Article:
In Europe, the Ostpolitik of Willy Brandt was decreasing tensions; the Soviets hoped that with Détente, more trade with Western Europe would be possible. Soviet thinkers also felt that a less aggressive policy could potentially detach the Western Europeans from their American WRC.
Worsening relations with the People's Republic of China, leading to the Sino-Soviet Split, had caused great concern in the Soviet Union. The leadership feared the potential of a Sino-American alliance against them and believed it necessary to improve relations with the United States. Improved relations with China had already thawed the general American view of communism.
Rough parity had been achieved in stockpiling nuclear weapons with a clear capability of mutually assured destruction (MAD). There was also the realization that the "relative gains" theory as to the predictable consequences of war might no longer be appropriate. A "sensible middle ground" was the goal.
Brezhnev and Nixon each hoped improved relations would boost their domestic popularity and secure their power.
Several anti-nuclear movements supported détente. The Cuban missile crisis showed how dangerous the relations between the USSR and the USA were becoming. Kennedy and Khruchshev wished to reduce the risk of a nuclear war, as they were aware that the nuclear arsenals on each side granted mutually assured destruction.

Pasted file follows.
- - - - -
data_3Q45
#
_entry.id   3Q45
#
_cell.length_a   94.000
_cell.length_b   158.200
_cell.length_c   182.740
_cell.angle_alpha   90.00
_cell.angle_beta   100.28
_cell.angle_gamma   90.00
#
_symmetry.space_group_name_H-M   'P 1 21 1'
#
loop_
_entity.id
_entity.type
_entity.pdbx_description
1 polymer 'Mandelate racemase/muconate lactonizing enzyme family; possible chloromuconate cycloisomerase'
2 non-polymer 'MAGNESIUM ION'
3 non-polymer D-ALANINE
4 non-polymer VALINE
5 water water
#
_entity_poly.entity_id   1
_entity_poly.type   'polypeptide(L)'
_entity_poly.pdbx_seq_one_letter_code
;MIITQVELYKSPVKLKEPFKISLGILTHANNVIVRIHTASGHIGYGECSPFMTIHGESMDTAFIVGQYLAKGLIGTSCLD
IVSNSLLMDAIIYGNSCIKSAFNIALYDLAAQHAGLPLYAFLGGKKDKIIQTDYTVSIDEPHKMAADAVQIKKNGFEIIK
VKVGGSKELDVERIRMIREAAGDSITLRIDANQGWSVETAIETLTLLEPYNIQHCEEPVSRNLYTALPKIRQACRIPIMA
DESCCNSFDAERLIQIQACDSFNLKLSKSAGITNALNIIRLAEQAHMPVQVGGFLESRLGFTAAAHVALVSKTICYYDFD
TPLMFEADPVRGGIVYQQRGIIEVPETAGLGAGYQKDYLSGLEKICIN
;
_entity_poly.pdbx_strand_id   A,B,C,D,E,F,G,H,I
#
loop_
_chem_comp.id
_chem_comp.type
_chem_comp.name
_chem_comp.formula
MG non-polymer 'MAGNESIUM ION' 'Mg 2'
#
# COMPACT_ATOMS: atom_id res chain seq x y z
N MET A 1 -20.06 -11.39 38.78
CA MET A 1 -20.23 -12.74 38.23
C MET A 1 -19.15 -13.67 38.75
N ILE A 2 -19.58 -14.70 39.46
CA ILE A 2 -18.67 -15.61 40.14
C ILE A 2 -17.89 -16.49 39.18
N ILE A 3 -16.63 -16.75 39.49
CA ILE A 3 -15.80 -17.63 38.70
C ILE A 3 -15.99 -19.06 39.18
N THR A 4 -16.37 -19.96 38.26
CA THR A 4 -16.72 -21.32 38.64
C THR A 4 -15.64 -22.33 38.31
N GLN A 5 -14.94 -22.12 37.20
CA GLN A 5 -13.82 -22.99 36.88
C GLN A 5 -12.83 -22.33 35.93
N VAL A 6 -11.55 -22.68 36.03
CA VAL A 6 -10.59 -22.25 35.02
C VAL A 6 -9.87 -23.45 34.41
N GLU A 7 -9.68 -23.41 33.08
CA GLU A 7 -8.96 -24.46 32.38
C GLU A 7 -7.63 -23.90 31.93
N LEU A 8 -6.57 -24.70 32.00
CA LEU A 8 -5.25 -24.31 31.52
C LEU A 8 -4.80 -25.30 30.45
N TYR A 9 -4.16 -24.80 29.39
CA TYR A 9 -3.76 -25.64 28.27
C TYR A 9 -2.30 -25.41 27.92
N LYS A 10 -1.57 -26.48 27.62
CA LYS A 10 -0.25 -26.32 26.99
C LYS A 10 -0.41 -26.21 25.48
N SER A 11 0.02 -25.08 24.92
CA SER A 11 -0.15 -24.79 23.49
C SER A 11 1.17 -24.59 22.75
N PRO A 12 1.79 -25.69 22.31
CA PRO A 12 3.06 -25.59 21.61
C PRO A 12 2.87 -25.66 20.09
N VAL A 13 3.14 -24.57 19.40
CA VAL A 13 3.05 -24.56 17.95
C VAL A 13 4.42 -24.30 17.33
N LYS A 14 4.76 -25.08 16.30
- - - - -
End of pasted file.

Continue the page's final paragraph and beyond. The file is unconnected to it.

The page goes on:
The most important treaties were not developed until the advent of the Nixon Administration, which came into office in 1969. The Political Consultative Committee of the Warsaw Pact sent an offer to the West, urging to hold a summit on "security and cooperation in Europe". The West agreed and talks began towards actual limits in the nuclear capabilities of the two superpowers. This ultimately led to the signing of the SALT I treaty in 1972. This treaty limited each power's nuclear arsenals, though it was quickly rendered out-of-date as a result of the development of MIRVs. In the same year that SALT I was signed, the Biological Weapons Convention and the Anti-Ballistic Missile Treaty were also concluded. Talks on SALT II also began in 1972.
In 1975, the Conference on Security and Cooperation in Europe met and produced the Helsinki Accords, a wide ranging series of agreements on economic, political, and human rights issues. The CSCE was initiated by the USSR, involving thirty-five states throughout Europe. Amongst other issues, one of the most prevalent and discussed after the conference was that of human rights violations in the Soviet Union. The Soviet Constitution directly violated the Declaration of Human Rights from the United Nations, and this issue became a prominent point of separation between the United States and the Soviet Union. The Carter administration had been supporting human rights groups inside the Soviet Union, and Brezhnev accused the administration of interference in other countries’ internal affairs. This prompted intense discussion of whether or not other nations may interfere if basic human rights are being violated, such as freedom of speech and religion. The basic disagreement in the philosophies of a democracy and a single-party state did not allow for reconciliation of this issue. Furthermore, the Soviets proceeded to defend their internal policies on human rights with attacking American support of countries like South Africa and Chile which were known to violate many of the same human rights issues.